PREFACE: Understanding student progress is widely regarded as a cornerstone of almost all highly effective teachers, schools, and organizations. It’s not just a “Teach For America idea” – in fact, this understanding is held both at home and abroad. Because of the link between student achievement and tracking progress, all Teach For America Corps Members agree to share student data with their TLD Coach on a consistent basis as part of their contract with the organization. The baseline requirement for math teachers in Mississippi is to track standards mastery and performance tasks using our Mississippi Math Tracker. So with that said, let’s talk about why this is vital in being an effective teaching professional and learn how to use the tracker!

“Of all the things that can boost emotions, motivation, and perceptions during a workday, the single most important is making progress in meaningful work. And the more frequently people experience that sense of progress, the more likely they are to be creatively productive in the long run.”

–  Teresa M. Amabile and Steven J. Kramer, authors of The Progress Principle

At this point in the year we’ve been discussing feedback a whole lot in our math content sessions. Maybe it is because we’re math teachers, but often times we end up thinking that feedback = a number, typically a score that goes into a gradebook and then *poof* disappears from our minds until students freak out about failing right before the grading period ends. As we have been learning in our sessions, feedback is not just a number; feedback is a conversation, and this conversation impacts the math identity of our students. If we assign students a number from 0-100 then they will consider them along that scale. Most if not all students probably already think this way, since too often the gradebook is how we classify the progress and abilities of students.

I previously discussed how we might make assessments that answer meaningful questions, but then the question beyond that is – what next? What do we do once we get those answers? Well, the first step (but by no means the only step) is to actually figure out student proficiency through the lens of progress. As the quote above mentions, progress towards a meaningful goal is intrinsically linked to motivation. And at a basic level, holding quantitative goals allows us to more easily remove personal bias and give students something tangible to reach towards. This also keeps things consistent so that we are not constantly moving the goalpost for student achievement (although, as Grant Wiggins discusses here, we can define what rigor might mean at different points in the year as long as we are purposeful and transparent about this with students).

So let’s cut to the chase – how do we measure progress across our math cohort? While there is no single way that we will measure progress, we do have a baseline of progress that must be tracked…

  1. Content Standards Mastery – These are the Common Core (or other benchmarkable) standards (i.e. 7.EE.1) on which most of our students will be assessed at the end of the year. I want to be clear here – tracking student progress on these standards is a vital component of equitable education: our students are being held to these standards (for most this will take the form of a PARCC assessment, while others this will be the ACT or AP exam), and for us to deny students information on their progress is to deny them a fair shot at success in these measures of achievement. Additionally, failing to quantitatively understand student progress on these standards (as opposed to just giving our “best guess” about what we think the trends were) constrains us from making meaningful decisions about how to adjust our instruction throughout the year. At the most basic level these are proficiency scores for each standard, but ultimately they form the basis for equitable instruction and feedback to our students.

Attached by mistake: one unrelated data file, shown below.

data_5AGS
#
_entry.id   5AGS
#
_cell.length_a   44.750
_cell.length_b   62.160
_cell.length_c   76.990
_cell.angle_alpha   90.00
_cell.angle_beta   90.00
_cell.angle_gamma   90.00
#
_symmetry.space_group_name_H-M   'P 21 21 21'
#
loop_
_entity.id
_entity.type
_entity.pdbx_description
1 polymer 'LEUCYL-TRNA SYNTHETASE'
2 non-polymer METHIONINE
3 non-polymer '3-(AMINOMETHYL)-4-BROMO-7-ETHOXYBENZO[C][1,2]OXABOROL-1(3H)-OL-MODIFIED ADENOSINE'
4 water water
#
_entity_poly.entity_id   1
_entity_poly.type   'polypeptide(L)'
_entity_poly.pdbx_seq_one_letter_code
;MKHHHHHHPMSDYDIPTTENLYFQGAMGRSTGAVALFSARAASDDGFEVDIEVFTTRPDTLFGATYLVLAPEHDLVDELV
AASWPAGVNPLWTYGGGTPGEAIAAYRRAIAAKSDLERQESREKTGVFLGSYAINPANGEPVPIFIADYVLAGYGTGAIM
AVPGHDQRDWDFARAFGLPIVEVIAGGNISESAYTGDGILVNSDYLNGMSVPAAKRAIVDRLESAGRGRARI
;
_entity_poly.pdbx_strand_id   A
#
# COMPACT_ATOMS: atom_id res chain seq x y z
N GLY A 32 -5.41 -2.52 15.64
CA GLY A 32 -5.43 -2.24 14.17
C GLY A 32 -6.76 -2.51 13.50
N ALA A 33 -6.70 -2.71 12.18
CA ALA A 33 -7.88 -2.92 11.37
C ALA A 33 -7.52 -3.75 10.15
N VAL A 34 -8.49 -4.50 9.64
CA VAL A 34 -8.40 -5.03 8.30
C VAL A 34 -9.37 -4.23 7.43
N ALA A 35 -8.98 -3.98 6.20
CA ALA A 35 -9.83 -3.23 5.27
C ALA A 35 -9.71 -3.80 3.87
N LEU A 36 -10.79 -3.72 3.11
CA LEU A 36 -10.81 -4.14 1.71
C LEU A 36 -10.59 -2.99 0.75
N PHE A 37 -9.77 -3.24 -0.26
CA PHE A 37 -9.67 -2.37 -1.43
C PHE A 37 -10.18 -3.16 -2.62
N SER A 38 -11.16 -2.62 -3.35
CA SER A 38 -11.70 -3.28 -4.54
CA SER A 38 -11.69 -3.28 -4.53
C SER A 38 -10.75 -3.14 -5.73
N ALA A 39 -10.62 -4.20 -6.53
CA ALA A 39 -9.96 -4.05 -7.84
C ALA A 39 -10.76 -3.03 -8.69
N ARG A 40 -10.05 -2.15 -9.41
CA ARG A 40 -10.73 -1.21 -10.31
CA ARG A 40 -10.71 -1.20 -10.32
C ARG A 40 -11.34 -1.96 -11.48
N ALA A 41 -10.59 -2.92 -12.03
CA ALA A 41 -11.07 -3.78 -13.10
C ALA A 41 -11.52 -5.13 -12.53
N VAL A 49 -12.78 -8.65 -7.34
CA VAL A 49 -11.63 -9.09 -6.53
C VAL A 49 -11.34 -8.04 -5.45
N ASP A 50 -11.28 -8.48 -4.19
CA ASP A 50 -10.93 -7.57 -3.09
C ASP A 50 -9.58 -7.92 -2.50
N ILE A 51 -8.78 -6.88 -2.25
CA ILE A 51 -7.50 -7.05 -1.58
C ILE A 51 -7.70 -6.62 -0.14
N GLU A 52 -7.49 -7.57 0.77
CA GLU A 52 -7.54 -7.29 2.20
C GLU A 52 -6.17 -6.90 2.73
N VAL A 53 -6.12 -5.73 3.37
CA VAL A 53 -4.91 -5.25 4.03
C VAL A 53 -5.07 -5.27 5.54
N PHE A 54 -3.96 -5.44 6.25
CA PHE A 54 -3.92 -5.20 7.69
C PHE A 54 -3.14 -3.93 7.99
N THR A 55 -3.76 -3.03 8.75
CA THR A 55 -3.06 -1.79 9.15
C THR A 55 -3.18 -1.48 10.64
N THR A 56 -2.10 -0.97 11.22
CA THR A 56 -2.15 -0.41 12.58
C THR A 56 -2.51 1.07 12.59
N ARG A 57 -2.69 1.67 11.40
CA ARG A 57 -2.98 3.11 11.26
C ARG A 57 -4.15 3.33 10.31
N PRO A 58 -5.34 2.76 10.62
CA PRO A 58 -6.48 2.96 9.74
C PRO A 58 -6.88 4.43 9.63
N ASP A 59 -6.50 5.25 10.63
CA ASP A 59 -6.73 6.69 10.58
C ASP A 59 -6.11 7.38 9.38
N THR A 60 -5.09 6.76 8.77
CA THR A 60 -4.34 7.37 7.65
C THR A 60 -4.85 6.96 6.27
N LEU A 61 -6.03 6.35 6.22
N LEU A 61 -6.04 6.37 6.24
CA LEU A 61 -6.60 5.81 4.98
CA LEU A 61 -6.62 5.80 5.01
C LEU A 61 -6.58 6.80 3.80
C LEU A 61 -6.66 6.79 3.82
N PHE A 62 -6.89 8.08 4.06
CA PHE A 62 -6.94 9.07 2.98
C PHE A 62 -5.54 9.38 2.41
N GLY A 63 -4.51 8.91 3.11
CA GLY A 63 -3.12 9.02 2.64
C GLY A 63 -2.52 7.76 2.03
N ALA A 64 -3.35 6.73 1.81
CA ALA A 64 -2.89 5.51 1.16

2. Performance Task Proficiency – While a whole lot of things could be qualified as a math task, I’m specifically referring here to tasks that assess mathematical thinking (not just skill memorization). For Common Core this is exemplified in the eight standards of mathematical practice which will be explicitly tested through the PARCC Performance Based Assessment. I love these tasks as well because they provide a wealth of information about student learning and provide an amazing opportunity for feedback.

To that end, we will use the Mississippi Math Tracker – an all-in-one excel spreadsheet that allows you to track performance tasks and content standards. More importantly, once you have rubric scores and grades inputted into the tracker, this resource becomes a battleship of information. You can automatically see trends across unit assessments and performance tasks, decide what feedback makes most sense for your students, and have meaningful conversations with your TLD Coach around student progress. Ultimately those actions are where the magic happens, but it all starts with the baseline of tracking student progress.

So without further adieu, go ahead and take a look!

  1. Make sure that you download the Mississippi Math TrackerExemplar Tracker, and our regional performance task rubric (based on the QUASAR rubric).
  2. Watch the tutorial below to understand how the tracker works.
  3. Start tracking! We will dive into some of this during Kick-Off Part II for all 2014 CMs and participating 2013 CMs, but this first step needs to be owned by the teacher before meaningful conversations with fellow teachers, TLD Coaches, and other staff about student progress can take place.
  4. Any questions? Fire off below or send me an email!

Happy Tracking!


One thought on “Meaningful Feedback with the Mississippi Math Tracker – Tutorial and Guide!

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